How to Pan for Gold in Your Backyard

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Finding gold in your backyard is unlikely unless you live in an area known for gold production, but it is worth a try. Whether or not you find gold, learning the basics of panning for gold can be done whether or not gold is found. Learning the proper way to pan for gold in your backyard is easier than traveling to a gold stream. Once you have mastered the technique in the backyard, you can use your new skills in other areas. Plus, it is always possible to find gold in your own backyard, so grab your pan and get ready to look for gold.

    You will need to choose where in your yard to look for gold. Gold is an extremely dense element and will most generally be found on bedrock or in stream beds where it was deposited by the current. If your yard has no exposed bedrock, you will probably have to dig down to it. Another tip to find gold is to look for quartz. Quartz is often found near gold, and the presence of quartz in a location is a good indicator.

    Once you have chosen where to take your sample, use your shovel or trowel to fill your gold pan to about two-thirds full. Do not in any way sort the soil; that is the work of the water.

    Submerge the gold pan into water and gently make a circular motion to get the sample moving in the pan. During this process dirt will immediately mix with water and the muddy water will start to float out of the pan. Wash off any large rocks into the pan and remove them.

    As the sample begins moving in the pan, lift the pan from the water and continue to make the circular motion allowing floating material to be washed out of the pan. The goal is to remove lighter material from the pan.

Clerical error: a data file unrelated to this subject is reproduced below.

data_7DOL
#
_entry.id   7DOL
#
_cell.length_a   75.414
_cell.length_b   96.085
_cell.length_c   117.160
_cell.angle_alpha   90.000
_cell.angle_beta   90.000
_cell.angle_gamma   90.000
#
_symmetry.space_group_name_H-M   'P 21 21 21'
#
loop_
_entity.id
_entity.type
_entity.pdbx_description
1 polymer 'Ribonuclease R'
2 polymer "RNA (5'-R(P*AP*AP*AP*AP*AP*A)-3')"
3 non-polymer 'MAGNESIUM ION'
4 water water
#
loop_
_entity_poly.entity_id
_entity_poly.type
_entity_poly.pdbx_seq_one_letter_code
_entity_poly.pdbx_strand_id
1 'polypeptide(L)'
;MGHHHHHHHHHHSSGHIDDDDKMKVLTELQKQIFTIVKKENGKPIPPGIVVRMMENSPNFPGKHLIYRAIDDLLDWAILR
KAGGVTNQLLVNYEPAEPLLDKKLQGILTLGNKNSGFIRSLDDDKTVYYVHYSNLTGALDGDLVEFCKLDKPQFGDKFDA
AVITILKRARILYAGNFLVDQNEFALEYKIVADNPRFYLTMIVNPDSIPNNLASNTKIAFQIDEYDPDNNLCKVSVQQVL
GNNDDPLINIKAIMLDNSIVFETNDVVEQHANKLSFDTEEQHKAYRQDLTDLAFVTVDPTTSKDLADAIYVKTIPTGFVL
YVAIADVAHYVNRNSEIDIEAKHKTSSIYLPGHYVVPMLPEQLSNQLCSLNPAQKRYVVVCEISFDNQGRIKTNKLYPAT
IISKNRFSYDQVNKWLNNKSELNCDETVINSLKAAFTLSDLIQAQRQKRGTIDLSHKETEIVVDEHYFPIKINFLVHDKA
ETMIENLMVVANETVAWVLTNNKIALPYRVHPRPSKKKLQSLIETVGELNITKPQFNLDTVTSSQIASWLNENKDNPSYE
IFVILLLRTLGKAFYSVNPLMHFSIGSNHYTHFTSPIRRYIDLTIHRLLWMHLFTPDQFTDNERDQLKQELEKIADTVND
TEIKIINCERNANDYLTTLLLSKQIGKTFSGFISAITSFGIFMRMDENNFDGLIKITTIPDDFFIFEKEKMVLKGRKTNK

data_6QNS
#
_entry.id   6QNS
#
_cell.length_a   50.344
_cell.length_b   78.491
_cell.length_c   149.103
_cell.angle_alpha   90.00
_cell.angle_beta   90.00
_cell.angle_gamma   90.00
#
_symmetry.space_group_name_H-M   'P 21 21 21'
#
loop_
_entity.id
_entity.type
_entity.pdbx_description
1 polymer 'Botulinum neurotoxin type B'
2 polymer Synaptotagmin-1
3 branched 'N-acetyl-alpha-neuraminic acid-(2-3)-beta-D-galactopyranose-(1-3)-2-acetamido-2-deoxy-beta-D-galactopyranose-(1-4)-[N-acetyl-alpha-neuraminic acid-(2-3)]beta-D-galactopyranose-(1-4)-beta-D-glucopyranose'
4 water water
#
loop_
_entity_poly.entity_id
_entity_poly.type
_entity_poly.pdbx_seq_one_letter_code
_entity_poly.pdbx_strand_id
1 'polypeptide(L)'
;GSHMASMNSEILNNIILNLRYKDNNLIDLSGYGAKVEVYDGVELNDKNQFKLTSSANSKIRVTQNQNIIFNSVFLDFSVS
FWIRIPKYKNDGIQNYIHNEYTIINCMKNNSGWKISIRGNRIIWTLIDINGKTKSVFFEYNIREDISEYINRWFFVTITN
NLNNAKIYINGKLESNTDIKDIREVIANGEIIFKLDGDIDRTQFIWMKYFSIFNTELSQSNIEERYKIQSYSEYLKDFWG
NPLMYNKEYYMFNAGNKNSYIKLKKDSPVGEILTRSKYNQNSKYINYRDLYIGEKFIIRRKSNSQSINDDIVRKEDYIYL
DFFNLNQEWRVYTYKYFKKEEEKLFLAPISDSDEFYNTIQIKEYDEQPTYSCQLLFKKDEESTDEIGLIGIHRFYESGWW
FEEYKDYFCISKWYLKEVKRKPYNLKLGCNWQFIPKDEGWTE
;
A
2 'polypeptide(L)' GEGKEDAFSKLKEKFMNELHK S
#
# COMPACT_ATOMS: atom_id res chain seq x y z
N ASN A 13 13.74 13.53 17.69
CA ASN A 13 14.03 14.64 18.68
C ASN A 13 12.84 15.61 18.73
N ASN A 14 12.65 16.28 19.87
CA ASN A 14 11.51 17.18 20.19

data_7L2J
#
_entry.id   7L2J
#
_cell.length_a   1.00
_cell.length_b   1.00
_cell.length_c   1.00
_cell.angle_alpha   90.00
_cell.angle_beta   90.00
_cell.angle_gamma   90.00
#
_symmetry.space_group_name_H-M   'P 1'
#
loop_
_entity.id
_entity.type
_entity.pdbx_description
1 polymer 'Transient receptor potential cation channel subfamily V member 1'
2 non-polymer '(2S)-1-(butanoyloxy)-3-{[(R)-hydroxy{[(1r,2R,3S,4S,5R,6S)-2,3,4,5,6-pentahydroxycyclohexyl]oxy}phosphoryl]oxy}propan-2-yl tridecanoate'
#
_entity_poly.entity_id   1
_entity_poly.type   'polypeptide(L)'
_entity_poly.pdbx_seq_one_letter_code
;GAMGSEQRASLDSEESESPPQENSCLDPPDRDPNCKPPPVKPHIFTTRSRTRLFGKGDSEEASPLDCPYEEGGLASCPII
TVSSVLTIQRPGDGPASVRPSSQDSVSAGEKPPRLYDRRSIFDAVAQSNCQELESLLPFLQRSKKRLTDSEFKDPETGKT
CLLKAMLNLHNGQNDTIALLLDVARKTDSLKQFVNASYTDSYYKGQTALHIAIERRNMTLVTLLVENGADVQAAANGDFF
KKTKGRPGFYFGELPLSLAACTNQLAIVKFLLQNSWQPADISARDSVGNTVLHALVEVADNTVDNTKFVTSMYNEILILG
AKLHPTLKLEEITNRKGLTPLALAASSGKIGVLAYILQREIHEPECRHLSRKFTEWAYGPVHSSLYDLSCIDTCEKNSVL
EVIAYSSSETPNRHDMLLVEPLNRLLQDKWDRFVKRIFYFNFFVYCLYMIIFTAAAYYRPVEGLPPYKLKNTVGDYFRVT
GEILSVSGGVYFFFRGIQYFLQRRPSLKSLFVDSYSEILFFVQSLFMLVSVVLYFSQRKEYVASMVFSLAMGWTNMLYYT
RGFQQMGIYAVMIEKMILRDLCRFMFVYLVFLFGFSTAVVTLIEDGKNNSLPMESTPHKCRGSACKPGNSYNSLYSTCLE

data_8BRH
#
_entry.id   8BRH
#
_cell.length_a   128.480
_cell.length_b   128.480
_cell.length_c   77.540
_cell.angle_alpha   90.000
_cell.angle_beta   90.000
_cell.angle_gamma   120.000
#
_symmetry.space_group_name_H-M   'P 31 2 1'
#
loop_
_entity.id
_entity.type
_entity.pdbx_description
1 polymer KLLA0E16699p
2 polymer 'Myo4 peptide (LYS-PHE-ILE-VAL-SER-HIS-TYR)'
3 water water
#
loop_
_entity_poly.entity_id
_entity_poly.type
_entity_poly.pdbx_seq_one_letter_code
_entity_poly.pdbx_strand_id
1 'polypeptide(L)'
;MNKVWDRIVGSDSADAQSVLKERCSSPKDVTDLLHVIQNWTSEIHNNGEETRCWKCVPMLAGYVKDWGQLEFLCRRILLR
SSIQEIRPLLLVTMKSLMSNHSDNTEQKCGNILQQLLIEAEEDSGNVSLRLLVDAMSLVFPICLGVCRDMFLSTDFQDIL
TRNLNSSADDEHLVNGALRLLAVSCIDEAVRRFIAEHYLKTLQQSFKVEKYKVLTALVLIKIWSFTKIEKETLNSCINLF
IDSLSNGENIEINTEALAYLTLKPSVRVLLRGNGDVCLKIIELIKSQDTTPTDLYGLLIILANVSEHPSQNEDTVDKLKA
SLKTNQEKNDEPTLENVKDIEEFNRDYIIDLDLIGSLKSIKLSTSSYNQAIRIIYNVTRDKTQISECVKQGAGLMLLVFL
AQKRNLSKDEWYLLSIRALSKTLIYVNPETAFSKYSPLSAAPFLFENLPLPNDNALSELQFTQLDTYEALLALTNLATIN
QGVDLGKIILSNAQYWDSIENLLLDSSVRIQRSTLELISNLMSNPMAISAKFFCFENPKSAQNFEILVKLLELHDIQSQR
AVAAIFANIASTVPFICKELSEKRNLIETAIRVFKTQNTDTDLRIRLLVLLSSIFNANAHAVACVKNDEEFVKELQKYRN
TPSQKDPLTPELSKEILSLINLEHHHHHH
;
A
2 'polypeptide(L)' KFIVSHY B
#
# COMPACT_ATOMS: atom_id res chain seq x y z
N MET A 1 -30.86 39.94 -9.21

Continue this process until only a small amount of the material is left in the pan. You will probably need to go through three cycles in most locations. Once only a small amount remains, carefully examine your pan for gold.

    Tips

    • Did you or did you not find gold? One test is that gold will be bright even in the shade. If that shiny particle in you pan goes dull when shaded by your hand, it is probably not gold. Pyrite, or "fool's gold," will commonly fool novice gold prospectors. The simplest test to determine whether it is gold or pyrite is to test malleability. Gold will bend or flatten when hit with a hammer, pyrite will break.

References

About the Author

Jay Motes is a writer who sold his first article in 1998. Motes has written for numerous print and online publications including "The Dollar Stretcher" and "WV Sportsman." He holds a Bachelor of Arts with a double major in history and political science form Fairmont State College in Fairmont, W.V.

Photo Credits

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